When I talk to clients about gluten-related disorders (GRDs), they usually want to dive right into a gluten-free diet. I will help you start doing that in the next blog, but we should first discuss the different kinds of GRDs and their identification, because it is important to NOT be avoiding gluten in order to make the diagnosis.
I know, I am suggesting eating gluten right now when you are pretty sure gluten is causing you all kinds of negative symptoms. Bear with me…
A GRD is a condition in which the body reacts to gluten in the diet. In other word, consuming (eating, drinking, absorbing) gluten causes problems; it may trigger a wide spectrum of symptoms or it may be present without symptoms. It may affect the digestive system, or it may be completely unrelated to the gut. It is estimated that at least 5% of the population has some type of gluten-related disorder. I personally believe the impact is much higher, as many people have not been properly diagnosed.
GRDs include Celiac Disease, Gluten Ataxia, Non-Celiac Gluten Sensitivity and Wheat Allergy. This blog will just focus on Celiac Disease and Non-Celiac Gluten Sensitivity.
Celiac Disease may first develop in children or adults. It is an autoimmune disorder in which gluten damages the lining of the small intestine. With an autoimmune disorder, the immune system (which is usually a great defense against infection and disease) malfunctions, and it attacks healthy parts of the body. Type 1 diabetes and lupus are other examples. In Celiac Disease, gluten triggers the immune system activity of the digestive tract, which can cause poor absorption of nutrients and a variety of symptoms. There are more than 200 symptoms (but remember, many people do not have any!).
Non-Celiac Gluten Sensitivity is a condition in which the body reacts to and rejects gluten without the presence of Celiac Disease. Studies show that the immune system plays a role, but the process isn't well understood. It may first develop in children or adults, and has also been called Gluten Intolerance. Although Non-Celiac Gluten Sensitivity (NCGS) is more common than many people realize, it often goes undetected because the gluten-free weight loss and clean-eating crazes have diminished its credibility. It is more difficult to diagnose than celiac disease because blood tests and physical exams often seem normal. Well, “normal” is up for debate. I have had many professional conversations with medical doctors, including gastroenterologists, who say they are always surprised by what patients think is “normal” - the symptoms they ignore for months or years. It may be very beneficial to start keeping a symptom journal, which I will discuss in the next blog.
What to do: Start a journal or diary where you write down everything you eat and drink, as well as any symptoms you have throughout the day. You can do this throughout the day, in the evening before bed, or first thing in the morning while you enjoy your first cup of coffee. Details on keeping this journal – next blog.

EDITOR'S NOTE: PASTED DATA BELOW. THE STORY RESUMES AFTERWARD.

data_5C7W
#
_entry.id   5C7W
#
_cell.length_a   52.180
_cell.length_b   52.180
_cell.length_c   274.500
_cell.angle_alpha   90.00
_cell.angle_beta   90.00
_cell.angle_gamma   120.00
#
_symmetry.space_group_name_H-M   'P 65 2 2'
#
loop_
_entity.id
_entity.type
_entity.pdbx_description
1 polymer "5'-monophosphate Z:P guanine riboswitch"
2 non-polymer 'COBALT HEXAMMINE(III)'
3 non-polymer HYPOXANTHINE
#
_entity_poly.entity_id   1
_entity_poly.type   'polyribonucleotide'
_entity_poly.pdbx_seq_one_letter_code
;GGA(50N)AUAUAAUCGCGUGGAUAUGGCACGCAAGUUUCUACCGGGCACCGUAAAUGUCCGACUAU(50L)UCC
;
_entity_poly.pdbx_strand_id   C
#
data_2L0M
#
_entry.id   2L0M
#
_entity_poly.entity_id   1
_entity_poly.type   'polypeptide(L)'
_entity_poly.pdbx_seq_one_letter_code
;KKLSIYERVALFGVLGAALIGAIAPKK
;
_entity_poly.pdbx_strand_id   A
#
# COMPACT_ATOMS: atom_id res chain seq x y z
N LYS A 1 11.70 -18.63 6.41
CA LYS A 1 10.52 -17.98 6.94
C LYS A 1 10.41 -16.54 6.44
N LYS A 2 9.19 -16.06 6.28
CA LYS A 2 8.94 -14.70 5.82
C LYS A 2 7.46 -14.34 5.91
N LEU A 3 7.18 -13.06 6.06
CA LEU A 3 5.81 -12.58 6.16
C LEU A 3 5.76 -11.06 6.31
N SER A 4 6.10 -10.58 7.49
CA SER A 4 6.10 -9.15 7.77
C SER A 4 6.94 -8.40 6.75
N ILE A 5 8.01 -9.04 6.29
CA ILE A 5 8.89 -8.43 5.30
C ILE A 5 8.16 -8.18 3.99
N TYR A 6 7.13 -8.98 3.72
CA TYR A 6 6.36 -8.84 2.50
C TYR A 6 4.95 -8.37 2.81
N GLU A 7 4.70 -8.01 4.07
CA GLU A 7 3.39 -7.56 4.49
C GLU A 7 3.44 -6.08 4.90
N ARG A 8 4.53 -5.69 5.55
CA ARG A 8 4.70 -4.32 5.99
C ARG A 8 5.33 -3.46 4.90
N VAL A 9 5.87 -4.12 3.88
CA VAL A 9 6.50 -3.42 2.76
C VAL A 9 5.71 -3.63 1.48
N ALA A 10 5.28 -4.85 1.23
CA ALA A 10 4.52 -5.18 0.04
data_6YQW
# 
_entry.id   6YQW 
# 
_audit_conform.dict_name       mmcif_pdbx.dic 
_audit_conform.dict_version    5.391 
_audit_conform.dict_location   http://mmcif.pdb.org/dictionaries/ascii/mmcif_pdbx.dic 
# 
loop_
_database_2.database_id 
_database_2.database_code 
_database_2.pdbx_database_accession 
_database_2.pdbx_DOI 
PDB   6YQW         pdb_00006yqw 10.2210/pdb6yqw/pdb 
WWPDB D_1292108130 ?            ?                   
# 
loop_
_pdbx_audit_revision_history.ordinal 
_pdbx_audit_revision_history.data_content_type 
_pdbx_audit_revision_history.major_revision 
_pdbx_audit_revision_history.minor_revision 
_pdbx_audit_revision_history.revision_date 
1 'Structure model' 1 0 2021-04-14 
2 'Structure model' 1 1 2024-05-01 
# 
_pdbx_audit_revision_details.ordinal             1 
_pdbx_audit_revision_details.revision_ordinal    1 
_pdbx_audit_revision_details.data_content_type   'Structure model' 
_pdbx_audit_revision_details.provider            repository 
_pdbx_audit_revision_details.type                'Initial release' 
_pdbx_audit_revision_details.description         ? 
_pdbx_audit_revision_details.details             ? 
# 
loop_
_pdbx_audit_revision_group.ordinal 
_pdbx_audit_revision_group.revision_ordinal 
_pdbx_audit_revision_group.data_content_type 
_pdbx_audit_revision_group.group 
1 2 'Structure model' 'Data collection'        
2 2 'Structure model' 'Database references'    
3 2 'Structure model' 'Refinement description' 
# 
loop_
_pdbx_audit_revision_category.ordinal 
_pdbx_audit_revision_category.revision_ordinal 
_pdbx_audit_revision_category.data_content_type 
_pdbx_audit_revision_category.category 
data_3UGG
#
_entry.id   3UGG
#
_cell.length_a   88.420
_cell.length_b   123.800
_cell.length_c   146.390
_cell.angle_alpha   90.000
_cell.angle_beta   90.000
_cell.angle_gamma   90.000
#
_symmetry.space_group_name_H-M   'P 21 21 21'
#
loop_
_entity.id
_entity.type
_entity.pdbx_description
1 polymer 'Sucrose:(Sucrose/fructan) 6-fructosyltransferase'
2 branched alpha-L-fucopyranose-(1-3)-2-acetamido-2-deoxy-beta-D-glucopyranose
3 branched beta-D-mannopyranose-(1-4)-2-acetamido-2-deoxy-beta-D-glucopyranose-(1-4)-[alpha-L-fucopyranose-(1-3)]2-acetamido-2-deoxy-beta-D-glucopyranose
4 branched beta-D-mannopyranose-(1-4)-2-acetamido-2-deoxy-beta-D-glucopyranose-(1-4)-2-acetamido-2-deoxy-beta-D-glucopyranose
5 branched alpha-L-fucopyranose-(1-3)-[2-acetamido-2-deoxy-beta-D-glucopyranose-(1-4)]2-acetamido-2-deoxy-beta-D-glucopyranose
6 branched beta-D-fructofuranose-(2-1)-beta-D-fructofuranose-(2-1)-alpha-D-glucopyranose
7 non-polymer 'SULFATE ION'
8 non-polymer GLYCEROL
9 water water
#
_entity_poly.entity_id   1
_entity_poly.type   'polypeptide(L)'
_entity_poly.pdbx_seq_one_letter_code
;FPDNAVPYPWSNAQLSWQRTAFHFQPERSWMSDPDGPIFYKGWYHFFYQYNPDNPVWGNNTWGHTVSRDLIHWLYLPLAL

Next up: Keeping a symptom journal.
Resources: Further description is really beyond the capacity of this blog (unless you want to be reading for hours, which defies the purpose of a blog) but as promised, I will also provide you with recommendations and resource for further reading! If you want in-depth information on the science of gluten-related disorders, I recommend these two publications:
Clinical and Diagnostic Aspects of Gluten Related Disorders
Gluten and Associated Medical Problems
Happy New Year to followers, friends and colleagues!
Like you, I had a very unusual 2020. My travel plans were all cancelled, work shifted to remote only, and health was of utmost importance. I was fortunate to continue to teach online courses as well as counsel clients via video chat. At the same time, though, I struggled to feel well, brushing it off for months as the fatigue of all things pandemic-related. But medical visits and paying closer attention to my body helped me determine that I could not tolerate gluten.
Having to follow a gluten-free diet was never something I aspired to. Raised on spaghetti and bread, I love carbs more than anyone I know. And as a dietitian, I have warily watched the trend of going gluten-free for all the wrong reasons (weight loss, improved athletic performance, cleaner eating – none of which are scientifically supported) but have also worked with many clients suffering from gluten-related disorders, namely Celiac Disease and Non-Celiac Gluten Sensitivity.
My mission for 2021 is to focus on this topic while sharing my journey with you. Together we will explore the latest research, examine different gluten-related disorders, figure out steps for diagnosis, look at how to improve quality of life, and of course, manage a gluten-free diet. I cannot wait to continue this conversation with you and connect you with all kinds of other resources. Until then, get plenty of fresh air, sleep well, be mindful, maintain your physical activity, and eat lots of fruits and vegetables.
Best in health,
What does a dietitian, nutritionist, and health professional do when she discovers she has to avoid gluten? I mean, avoid it to prevent painful symptoms, not to follow a trend!